by Vincent Chandler
reviewed on PC
Are you afraid of the dark?
Old decrepit buildings, long abandoned and housing a horrible mystery that the locals dare not speak of. An amnesiac protagonist, taunted via radio messages from an enigmatic yet charming antagonist. Puzzles to solve, mysteries to uncover – all from the first person perspective; dimly lit and covered in a pervasive sense of dread. You would be forgiven for thinking The Crow’s Eye fit neatly into the first-person horror genre popularised by the likes of Amnesia, Outlast and most recently, Resident Evil.
But The Crow’s Eye is a unique animal. Beneath the first impressions garnered from the exploration of an abandoned medical university in the dead of the night, lies a unique puzzle-platformer that owes as much to Bioshock and Portal, as it does to The Dark Descent.
You assume the role of an unnamed protagonist, who awakens within Crowswood University – your role and reasoning for being there is unclear at first and serves as primary driving force in the game’s narrative. There is a dark secret hidden within these halls; a story of missing university students and experiments gone wrong can be uncovered through heavy-handed and poorly written exposition found in notes and audio logs found throughout the environment.
As you descend further and further into the dilapidated building you are taunted by messages left by Dr. William Holtwick, a mad genius best described as a combination of the infamous Andrew Ryan and Sander Cohen of Bioshock fame, only if they were channelled through a poor-man’s Mark Hamill impression. Maniacal cackling and nonsensical ramblings suffer from a complete lack of self-awareness and ham-fisted delivery, which leads to the performance being cringe-inducing. On occasion the voice actor responsible will randomly screech or whisper words mid-sentence, adding emphasis with little rhyme or reason. It is less “unhinged-mad-scientist” and more “baby’s first mad man impression”.
Are you afraid of… jumping puzzles?
Dr. Holtwick has devised ‘tests’ and ‘experiments’ that feel all too much like the challenges posed by Portal’s GLaDOS, only if they were submerged beneath a thin veneer of survival horror tropes. The stuffy, dark corridors and medical theatres eventually give way to impractically designed testing facilities complete with moving platforms and high-tech puzzles. As the game transitions from horror aesthetic to whimsical science-fiction puzzler your trusty lighter is replaced with an electromagnet gun that proves integral to the completion of the trials ahead, whilst the slow, plodding exploration gives way to frustrating platforming sections and puzzles involving switches and the moving of cubes and other familiar puzzler mechanics. The puzzles become increasingly intricate, and are definitely fun even if quite simple to solve. However, the gameplay is heavily marred by the necessity to indulge in first-person platforming. I don’t think you need me to tell you that this platforming is the weakest part of the whole affair, with it rarely being a good idea within the confines of the first-person genres. As much as The Crow’s Eye’s gameplay is fun and functional, begging to be compared to that of Portal’s, it simply isn’t as masterfully crafted and the platforming is cumbersome at best, and downright not fun at worst.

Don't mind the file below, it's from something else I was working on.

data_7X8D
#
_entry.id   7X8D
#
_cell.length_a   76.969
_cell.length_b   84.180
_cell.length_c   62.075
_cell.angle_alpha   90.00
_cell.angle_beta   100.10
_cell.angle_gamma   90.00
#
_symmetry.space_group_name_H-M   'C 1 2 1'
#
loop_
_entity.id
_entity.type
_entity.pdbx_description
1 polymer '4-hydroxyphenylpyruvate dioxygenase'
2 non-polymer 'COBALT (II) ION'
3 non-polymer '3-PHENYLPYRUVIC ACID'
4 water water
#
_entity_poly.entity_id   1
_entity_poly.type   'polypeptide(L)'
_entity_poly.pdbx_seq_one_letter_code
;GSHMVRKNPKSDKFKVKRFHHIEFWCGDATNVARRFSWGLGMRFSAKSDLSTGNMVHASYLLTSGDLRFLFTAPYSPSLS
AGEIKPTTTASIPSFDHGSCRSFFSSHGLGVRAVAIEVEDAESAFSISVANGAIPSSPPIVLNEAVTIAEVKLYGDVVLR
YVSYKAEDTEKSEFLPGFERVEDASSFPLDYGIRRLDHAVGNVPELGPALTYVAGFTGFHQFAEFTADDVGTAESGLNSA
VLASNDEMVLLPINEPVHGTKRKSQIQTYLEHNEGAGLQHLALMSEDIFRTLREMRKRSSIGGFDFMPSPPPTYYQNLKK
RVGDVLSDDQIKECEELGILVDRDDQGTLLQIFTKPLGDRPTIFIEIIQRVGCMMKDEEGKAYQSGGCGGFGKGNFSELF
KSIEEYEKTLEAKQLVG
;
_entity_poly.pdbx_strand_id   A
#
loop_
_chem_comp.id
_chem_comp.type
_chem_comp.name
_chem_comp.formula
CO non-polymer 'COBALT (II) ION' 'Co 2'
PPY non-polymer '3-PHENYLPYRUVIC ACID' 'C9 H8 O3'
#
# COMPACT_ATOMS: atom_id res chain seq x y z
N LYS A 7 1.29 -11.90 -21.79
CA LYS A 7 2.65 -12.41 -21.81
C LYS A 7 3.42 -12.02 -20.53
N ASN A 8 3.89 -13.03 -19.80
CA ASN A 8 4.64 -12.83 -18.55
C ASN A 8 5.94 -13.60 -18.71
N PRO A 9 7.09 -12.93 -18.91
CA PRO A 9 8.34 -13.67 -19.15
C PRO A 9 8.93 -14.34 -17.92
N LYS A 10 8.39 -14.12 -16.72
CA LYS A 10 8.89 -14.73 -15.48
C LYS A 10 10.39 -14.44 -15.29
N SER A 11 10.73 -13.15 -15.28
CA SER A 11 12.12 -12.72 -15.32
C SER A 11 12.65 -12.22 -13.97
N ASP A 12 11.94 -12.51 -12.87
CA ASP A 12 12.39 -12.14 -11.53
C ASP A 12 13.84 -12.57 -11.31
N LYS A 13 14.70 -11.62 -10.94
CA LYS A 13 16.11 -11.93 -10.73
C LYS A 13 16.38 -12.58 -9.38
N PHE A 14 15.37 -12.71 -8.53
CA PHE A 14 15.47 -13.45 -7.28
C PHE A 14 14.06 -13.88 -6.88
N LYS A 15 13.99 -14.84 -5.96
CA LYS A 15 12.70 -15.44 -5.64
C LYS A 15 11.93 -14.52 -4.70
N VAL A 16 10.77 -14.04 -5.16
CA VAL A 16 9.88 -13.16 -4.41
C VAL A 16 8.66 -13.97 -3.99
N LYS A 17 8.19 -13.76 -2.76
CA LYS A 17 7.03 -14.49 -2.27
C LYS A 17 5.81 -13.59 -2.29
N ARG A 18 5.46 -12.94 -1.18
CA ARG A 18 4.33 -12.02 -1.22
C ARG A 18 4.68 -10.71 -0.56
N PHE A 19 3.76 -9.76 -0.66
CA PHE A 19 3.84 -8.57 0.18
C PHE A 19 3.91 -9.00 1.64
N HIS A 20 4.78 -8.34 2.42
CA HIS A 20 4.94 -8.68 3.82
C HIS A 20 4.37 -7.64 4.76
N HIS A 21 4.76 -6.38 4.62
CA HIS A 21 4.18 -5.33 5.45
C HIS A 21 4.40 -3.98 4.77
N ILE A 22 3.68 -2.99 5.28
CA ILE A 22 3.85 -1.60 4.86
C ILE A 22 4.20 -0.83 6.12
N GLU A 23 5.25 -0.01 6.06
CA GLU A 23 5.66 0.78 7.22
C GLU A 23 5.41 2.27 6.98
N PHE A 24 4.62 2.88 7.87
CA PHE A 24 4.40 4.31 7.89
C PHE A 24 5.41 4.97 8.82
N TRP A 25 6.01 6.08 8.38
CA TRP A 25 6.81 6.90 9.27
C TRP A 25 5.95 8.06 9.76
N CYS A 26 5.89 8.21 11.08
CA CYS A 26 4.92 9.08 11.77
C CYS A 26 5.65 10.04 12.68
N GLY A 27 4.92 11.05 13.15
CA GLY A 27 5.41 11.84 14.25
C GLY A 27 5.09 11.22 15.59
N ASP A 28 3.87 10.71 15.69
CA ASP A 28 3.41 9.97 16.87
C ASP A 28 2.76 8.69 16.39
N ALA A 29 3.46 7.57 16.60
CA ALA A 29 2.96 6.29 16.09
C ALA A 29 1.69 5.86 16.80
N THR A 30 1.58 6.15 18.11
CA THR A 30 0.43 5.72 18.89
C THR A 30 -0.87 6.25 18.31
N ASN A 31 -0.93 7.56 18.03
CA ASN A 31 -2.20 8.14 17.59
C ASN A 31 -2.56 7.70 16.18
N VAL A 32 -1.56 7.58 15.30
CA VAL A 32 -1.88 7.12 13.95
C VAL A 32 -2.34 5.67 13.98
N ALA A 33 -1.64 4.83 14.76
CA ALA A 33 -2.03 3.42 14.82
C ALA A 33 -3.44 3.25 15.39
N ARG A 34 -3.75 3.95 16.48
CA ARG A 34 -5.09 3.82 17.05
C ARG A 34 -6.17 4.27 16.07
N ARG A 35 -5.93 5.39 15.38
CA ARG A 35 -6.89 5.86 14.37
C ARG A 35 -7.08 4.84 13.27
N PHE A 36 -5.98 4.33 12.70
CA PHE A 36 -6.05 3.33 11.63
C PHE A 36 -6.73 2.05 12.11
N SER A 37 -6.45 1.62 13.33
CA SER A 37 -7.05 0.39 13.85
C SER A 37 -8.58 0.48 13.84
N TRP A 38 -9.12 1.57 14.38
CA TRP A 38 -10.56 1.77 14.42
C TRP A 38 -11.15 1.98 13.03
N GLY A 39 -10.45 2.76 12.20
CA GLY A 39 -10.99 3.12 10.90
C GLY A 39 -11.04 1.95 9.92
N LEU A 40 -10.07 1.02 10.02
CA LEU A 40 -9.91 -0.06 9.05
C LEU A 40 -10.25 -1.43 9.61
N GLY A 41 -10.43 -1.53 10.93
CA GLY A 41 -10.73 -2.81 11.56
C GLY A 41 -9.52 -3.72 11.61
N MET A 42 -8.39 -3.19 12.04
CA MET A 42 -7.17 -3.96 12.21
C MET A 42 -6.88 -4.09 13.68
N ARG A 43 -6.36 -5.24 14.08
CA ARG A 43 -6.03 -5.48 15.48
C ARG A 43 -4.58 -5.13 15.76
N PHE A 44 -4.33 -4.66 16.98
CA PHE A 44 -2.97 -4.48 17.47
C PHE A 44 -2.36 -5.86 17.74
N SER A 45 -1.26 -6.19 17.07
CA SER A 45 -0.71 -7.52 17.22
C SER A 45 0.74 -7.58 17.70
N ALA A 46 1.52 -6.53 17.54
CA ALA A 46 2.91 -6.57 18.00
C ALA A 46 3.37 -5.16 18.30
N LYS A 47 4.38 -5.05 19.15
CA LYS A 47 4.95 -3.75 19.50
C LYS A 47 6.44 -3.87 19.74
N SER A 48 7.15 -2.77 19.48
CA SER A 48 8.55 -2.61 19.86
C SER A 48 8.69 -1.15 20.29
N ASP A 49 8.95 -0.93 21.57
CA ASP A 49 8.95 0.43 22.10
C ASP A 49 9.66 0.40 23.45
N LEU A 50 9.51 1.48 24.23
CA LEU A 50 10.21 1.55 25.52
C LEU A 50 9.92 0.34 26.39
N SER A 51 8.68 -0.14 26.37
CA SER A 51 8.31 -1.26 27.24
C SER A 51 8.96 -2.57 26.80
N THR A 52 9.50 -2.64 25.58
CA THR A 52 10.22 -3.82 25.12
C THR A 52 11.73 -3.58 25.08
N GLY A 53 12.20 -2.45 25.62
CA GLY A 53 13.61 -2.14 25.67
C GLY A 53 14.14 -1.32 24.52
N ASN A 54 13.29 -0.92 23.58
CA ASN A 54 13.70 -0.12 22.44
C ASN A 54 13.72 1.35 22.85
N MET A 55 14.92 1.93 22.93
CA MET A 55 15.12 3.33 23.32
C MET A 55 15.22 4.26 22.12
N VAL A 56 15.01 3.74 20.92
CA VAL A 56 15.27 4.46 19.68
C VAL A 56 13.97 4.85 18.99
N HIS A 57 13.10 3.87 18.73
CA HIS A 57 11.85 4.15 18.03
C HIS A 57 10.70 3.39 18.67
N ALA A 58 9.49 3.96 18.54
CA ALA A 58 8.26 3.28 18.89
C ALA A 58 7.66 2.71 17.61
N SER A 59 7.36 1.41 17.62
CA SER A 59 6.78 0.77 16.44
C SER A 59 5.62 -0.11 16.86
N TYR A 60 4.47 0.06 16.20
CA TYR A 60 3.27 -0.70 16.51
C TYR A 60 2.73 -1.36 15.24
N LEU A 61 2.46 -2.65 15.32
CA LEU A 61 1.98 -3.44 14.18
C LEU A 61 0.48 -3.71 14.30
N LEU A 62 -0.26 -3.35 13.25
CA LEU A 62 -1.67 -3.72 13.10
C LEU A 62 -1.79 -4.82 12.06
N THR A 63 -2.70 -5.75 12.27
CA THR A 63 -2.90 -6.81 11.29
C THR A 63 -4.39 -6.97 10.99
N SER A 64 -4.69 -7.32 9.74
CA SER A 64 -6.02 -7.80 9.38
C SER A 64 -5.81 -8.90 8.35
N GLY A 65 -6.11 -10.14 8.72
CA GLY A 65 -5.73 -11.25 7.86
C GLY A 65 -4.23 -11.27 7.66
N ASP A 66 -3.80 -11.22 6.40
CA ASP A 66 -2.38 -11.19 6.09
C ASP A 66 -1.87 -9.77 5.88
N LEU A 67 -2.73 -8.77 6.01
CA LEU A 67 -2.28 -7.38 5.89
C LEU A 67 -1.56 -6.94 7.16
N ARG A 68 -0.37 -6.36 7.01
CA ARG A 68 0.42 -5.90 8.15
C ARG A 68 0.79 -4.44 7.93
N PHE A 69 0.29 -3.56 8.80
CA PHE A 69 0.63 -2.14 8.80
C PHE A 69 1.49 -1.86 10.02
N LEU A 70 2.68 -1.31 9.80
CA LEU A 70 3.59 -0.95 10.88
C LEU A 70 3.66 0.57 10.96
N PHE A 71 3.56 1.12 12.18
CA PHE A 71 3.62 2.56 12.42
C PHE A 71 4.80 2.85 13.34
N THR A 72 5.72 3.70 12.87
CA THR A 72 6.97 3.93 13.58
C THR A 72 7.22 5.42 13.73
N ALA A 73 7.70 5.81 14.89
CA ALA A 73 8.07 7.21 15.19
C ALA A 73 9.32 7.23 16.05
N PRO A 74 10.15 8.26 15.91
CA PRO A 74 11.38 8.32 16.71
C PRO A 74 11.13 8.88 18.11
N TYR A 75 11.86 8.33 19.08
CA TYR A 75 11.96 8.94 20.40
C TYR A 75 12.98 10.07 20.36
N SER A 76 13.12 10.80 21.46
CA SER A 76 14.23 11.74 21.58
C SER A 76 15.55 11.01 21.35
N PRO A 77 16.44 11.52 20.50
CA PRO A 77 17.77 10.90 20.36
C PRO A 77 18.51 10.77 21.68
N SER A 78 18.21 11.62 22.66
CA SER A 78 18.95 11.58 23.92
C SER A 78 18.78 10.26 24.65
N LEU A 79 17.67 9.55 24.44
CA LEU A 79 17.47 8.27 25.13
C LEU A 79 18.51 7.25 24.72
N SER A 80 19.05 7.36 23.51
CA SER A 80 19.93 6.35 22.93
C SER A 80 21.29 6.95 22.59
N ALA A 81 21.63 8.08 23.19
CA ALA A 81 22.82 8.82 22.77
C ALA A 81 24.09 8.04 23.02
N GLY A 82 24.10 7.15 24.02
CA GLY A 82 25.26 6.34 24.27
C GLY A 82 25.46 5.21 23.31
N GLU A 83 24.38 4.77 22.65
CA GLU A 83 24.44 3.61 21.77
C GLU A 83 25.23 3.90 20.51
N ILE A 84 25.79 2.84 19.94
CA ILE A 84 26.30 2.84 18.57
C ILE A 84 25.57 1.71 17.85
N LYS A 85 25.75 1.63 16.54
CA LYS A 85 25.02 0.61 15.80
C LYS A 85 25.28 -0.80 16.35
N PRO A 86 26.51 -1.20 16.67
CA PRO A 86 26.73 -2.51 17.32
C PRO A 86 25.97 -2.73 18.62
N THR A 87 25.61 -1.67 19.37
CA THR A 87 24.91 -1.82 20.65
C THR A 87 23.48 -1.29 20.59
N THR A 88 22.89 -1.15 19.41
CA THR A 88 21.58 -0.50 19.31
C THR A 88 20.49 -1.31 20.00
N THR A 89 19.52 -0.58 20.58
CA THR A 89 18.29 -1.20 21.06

In some vain attempt to harken back to a romanticised retro survival horror setting, the save points are dotted about at relatively large intervals. This means that the frustrating platforming is made all the worse by their difficulty causing you to retread sizable areas of the environment if you fail. At times you will need to re-complete already finished puzzles before being able to hop, skip and jump your way across some moving platforms suspended above a void, all from a fixed first-person camera. It’s all a little tiresome. I thought we, as a medium, learnt this lesson circa 1998 on our expedition to Half-Life’s Zen. And whilst comparing it to the infamously bad ending sequence of Valve’s classic is a little bit harsh, at least Half-Life had a quick save option to help alleviate the stress and frustration.
Are you afraid of… dated graphics?
3D2 Entertainment have succeeded in creating a dreary sense of atmosphere. Although the game looks dated (for lack of a better word), the smaller development team have done very well with instilling the Crowswood building with an ominous and at times overbearing visual tone. In some ways, the fact that the game looks like something from 2007 only serves to emphasise the comparisons to Bioshock. The whole aesthetic is rounded out by an eerie string score that transitions into up-tempo action whenever a puzzle presents itself – a strong and clear signal to the player to adjust from the tentative exploration of the game world to a more focused puzzle mind-set.
However, all of these comparisons to classic games within Video Game canon is a little misleading. Crow’s Eye just doesn’t hold up to the greats. The juxtaposition of horror mystery against puzzle-platformer gameplay is jarring; as if gameplay and storyline were drawn up independently and then forced together during early design meeting. Perhaps the first-person puzzles were the intended focus of the title, but horror-genre theatrics proved more popular during limited focus testing, steering the development team’s world building and scripting down a weirdly counterintuitive path. I will admit that does seem like an oddly sceptical look at the game’s make-up, but it simply doesn’t feel organic. Serviceable gameplay mechanics are clouded by a confusing and unimpressive horror aesthetic that do little to elevate the proceedings above a quaint distraction.
It’s cheap and unusual; Strong sense of atmosphere, at least at first.
The game feels cheap; Voice acting ranges from bad to mediocre; Platforming is crap; Terrible anti-climactic ending.